This Week in Labor History 017


"In every age it has been the tyrant, the oppressor and the exploiter who has wrapped himself in the cloak of patriotism, or religion, or both, to deceive and overawe the people." -Eugene Debs, Legendary Union leader, ARU and IWW co-founder

I’m Kevin Cook, and This Week in Labor History

Wednesday, June 5

In 1917 in Butte, Montana, the Metal Mine Workers Union formed to protest the draft for World War I and the rustling card system. Throughout history, the Butte Union members proved time and time again to be leaders in enlightenment and in progress for the working class.

On this day in 1998, a strike began at a General Motors parts factory in Flint, Michigan that spread and ultimately forced the closure of GM plants across the country for 7 weeks. The Flint workers were protesting the removal of key dies from their plant and feared their jobs would be lost. The company ended the dispute by assuring the plant would remain open until at least the year 2000.

In 2014, San Francisco’s famed cable cars were halted for a 4th straight day and the rest of the city's transit system experienced delays after union drivers called in sick days after overwhelmingly rejecting a new labor contract that would have resulted in pay cuts. The city attorney filed a charge of unfair labor practices against the union.

Thursday, June 6

Debtor’s prisons were abolished on this day in 1778.

In 1937, a general strike by 12,000 autoworkers and others in Lansing, Michigan shut down the city for a month in what was to become known as the city’s “Labor Holiday.” The strike was precipitated by the arrest of 9 workers, including the wife of the auto workers local union president: The arrest left 3 children in the couple’s home unattended.

Friday, June 7

In 1907, State militia were sent to Cripple Creek, Colorado to suppress a Western Federation of Miners (WFM) strike. Rockefeller owned the police and the entire state, and made various promises of peace, and then broke them all by murdering men, women and children in order to keep his profits up. The WFM was founded in Butte, Montana and was considered to be a “radical” union by the capitalists because they had the audacity to ask for less deadly working conditions and fair wages.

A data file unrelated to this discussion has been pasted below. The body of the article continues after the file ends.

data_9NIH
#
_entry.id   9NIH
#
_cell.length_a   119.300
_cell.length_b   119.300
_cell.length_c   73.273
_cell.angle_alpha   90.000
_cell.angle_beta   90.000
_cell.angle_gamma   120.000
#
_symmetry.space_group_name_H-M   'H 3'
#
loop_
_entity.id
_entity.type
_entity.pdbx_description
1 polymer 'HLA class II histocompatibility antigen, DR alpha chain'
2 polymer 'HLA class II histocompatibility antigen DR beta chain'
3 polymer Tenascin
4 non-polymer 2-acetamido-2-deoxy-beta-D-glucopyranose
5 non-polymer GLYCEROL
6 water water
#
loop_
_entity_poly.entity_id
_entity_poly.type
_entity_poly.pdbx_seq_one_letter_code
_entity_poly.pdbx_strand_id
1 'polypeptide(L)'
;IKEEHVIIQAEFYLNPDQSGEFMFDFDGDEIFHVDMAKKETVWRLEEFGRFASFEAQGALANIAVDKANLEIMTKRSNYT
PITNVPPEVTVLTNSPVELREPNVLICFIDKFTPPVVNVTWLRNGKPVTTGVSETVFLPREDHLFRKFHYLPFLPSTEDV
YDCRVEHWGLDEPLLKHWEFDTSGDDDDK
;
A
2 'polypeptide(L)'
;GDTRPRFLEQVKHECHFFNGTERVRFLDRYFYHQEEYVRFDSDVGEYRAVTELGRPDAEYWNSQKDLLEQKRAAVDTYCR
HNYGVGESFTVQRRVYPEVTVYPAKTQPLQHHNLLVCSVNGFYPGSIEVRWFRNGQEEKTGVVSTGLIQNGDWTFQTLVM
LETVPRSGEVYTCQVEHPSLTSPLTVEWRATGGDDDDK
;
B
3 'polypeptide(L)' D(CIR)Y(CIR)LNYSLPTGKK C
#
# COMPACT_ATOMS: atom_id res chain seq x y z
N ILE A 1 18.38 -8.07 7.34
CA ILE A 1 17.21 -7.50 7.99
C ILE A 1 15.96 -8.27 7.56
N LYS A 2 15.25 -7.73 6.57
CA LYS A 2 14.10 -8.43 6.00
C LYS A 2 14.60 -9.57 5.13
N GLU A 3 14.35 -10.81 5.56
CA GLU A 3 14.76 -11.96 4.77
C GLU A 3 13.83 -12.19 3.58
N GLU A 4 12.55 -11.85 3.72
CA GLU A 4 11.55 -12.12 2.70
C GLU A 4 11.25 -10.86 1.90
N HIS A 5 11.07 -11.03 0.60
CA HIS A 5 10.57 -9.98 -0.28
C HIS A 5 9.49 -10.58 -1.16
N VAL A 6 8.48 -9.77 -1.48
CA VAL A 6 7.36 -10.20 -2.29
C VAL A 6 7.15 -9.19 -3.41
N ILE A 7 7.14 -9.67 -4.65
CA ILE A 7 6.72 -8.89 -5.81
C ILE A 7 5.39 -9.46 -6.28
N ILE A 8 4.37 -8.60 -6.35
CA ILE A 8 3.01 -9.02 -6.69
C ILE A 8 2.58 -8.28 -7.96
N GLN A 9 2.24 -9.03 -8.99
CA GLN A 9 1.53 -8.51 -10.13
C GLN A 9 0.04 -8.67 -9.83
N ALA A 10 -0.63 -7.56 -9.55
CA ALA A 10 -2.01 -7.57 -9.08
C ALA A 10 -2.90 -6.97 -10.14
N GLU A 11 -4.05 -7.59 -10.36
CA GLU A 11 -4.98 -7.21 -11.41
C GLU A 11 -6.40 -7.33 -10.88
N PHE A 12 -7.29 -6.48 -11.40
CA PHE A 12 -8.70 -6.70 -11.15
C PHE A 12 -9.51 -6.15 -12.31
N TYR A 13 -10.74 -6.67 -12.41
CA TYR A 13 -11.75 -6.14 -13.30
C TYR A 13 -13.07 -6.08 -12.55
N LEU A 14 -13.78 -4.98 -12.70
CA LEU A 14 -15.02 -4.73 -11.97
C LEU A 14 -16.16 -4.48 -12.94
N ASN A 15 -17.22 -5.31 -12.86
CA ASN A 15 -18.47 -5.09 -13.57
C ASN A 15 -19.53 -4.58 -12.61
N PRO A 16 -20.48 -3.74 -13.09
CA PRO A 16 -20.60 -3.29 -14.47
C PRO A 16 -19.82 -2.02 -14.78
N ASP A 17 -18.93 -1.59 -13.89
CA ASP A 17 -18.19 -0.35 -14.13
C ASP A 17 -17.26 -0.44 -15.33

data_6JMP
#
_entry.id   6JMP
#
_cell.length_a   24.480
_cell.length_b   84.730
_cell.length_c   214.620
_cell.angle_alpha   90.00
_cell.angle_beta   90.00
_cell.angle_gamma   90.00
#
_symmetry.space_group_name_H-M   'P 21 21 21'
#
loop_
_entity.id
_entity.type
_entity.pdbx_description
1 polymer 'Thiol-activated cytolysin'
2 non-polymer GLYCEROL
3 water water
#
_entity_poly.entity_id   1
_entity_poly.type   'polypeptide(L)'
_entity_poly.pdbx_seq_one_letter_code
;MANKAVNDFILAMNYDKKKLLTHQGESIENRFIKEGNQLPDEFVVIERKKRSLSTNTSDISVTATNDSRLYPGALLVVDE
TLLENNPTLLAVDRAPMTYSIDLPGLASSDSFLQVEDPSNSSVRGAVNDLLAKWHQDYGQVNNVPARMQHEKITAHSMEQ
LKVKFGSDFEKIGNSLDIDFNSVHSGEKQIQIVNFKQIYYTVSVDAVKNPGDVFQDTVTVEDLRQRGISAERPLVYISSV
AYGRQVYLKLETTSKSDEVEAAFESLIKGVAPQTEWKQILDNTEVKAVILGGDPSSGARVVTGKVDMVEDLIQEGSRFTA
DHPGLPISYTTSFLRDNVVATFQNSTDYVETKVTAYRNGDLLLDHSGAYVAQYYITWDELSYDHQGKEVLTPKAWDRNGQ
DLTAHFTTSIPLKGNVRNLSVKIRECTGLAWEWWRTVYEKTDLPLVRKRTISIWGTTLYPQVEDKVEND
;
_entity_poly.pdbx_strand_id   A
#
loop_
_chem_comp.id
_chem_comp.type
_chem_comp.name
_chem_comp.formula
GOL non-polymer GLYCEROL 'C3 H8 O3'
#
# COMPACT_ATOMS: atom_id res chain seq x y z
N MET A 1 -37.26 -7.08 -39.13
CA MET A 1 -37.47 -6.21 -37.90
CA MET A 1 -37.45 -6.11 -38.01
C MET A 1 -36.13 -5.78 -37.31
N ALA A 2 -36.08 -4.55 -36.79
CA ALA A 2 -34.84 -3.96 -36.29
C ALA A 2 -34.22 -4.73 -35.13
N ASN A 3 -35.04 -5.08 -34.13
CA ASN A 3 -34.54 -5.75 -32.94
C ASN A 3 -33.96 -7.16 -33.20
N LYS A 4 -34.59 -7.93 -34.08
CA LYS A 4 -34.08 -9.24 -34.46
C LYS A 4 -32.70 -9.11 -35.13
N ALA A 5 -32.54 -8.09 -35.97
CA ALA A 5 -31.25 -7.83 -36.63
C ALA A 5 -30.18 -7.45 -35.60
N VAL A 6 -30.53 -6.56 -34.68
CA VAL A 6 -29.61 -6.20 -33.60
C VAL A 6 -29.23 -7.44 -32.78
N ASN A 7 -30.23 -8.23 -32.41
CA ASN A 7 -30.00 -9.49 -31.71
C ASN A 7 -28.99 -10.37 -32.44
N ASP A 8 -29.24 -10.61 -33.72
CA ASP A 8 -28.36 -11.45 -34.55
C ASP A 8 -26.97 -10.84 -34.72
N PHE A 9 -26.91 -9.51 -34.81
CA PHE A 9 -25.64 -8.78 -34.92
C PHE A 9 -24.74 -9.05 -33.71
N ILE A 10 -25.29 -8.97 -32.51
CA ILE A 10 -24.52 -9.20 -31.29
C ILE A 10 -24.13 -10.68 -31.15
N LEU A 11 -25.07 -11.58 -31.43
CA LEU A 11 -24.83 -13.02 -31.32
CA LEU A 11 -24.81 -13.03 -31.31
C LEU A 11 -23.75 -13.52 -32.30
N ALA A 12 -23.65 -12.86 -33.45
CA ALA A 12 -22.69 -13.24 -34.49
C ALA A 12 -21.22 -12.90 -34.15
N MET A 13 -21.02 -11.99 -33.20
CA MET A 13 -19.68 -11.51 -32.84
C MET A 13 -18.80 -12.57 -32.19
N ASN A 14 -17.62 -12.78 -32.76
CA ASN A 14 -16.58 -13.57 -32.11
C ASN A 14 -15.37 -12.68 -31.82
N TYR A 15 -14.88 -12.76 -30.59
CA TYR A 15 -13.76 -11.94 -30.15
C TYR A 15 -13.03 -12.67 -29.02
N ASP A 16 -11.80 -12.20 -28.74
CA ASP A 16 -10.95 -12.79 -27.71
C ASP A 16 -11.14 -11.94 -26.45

In 1913, the Industrial Workers of the World Pageant of Paterson Silk Strike was performed at Madison Square Garden, New York City. In an effort to financially support the Paterson silk strike, artists based in Greenwich Village, New York, organized the play in which the events of the strike were reenacted. During the strike, over 1,850 strikers were arrested, including IWW leaders William Dudley Haywood and Elizabeth Gurley Flynn. The pageant drew a large crowd.

In 1929, textile workers in Gastonia, North Carolina went on strike. Police Chief Aderholt was accidentally killed by one of his own officers. 6 strike leaders were blamed and got convictions of "conspiracy to murder" and prison sentences of 5 to 20 years.

Saturday, June 8

In 1904, the Colorado Militia attacked striking mine workers at Dunnville, ending with 6 WFM union members murdered and 15 taken prisoner. 79 of the strikers were deported, courtesy of Rockefeller, who owned the state government and militia

In Butte, Montana on this day in 1917, the Granite Mountain/Speculator Mine Fire killed 168 men, resulting in the worst disaster in American metal mining history. "An appalling site that caused the strongest hearts to quail was the cremation of two men who were trapped like rats in a double-decked cage about 20 feet above the collar of the shaft, with flames flying from the shaft like a gigantic torch around them.”

Sunday, June 9

In 1865, Helen Marot is born in Philadelphia to a wealthy family. She went on to organize the Bookkeepers, Stenographers and Accountants Union in New York, and to organize and lead the city's 1909-1910 Shirtwaist Strike. In 1912, she was a member of a commission investigating the Triangle Shirtwaist Factory fire.

In 1894, the American Railway Union convened in Chicago, representing 465 local Unions. On the 26th they called a sympathy strike for Pullman workers. “The dance of skeletons bathed in human tears - goes on forever unless you, the American Railway Union, stop it; end it; crush it out!” -Jennie Curtis, President of ARU Local 269.

In 1954, Joseph Welch asked U.S. Senator Joseph McCarthy "Have you no sense of decency, sir?" during Senate hearings. McCarthyism destroyed thousands of innocent lives during America’s infamous “Red Scare/McCarthyism” era. McCarthy, later censured by the Senate, died of alcoholism and will forever be known as the shame of our country.

Monday, June 10

In 1892, a massive strike by miners occurred in Coeur d’Alene, Idaho. In order to prevent scabs from working the mines while they were on strike, workers destroyed and seized mines. The strike was broken after the state declared martial law in order to protect the company profits.

The Mayor of Monroe, Michigan organized a vigilante mob of 1,400 armed with baseball bats and teargas to break the picket line of 200 striking workers at Newton Steel. Picketers were severely beaten and many hospitalized. 16 workers’ cars were destroyed, 5 cars overturned, and 8 more were dumped into the River Raisin.

Tuesday, June 11

In 1880, Pacifist, Progressive Republican (Republicans were once the progressive Party), union supporter and first Women U.S. Representative Jeannette Rankin was born near Missoula, Montana.

In 1917, the Metal Mine Workers union strike began in Butte, Montana. The new union, formed to protest the draft for World War I and the rustling card system, found special impetus following the Granite Mountain disaster of the 8th (worst disaster in US metal mining history). The Smelter workers held out until September 16th and the MMWU until December 28th.

This Week in Labor History is compiled by Kevin D. Curtis.

For KBMF, I’m Kevin Cook.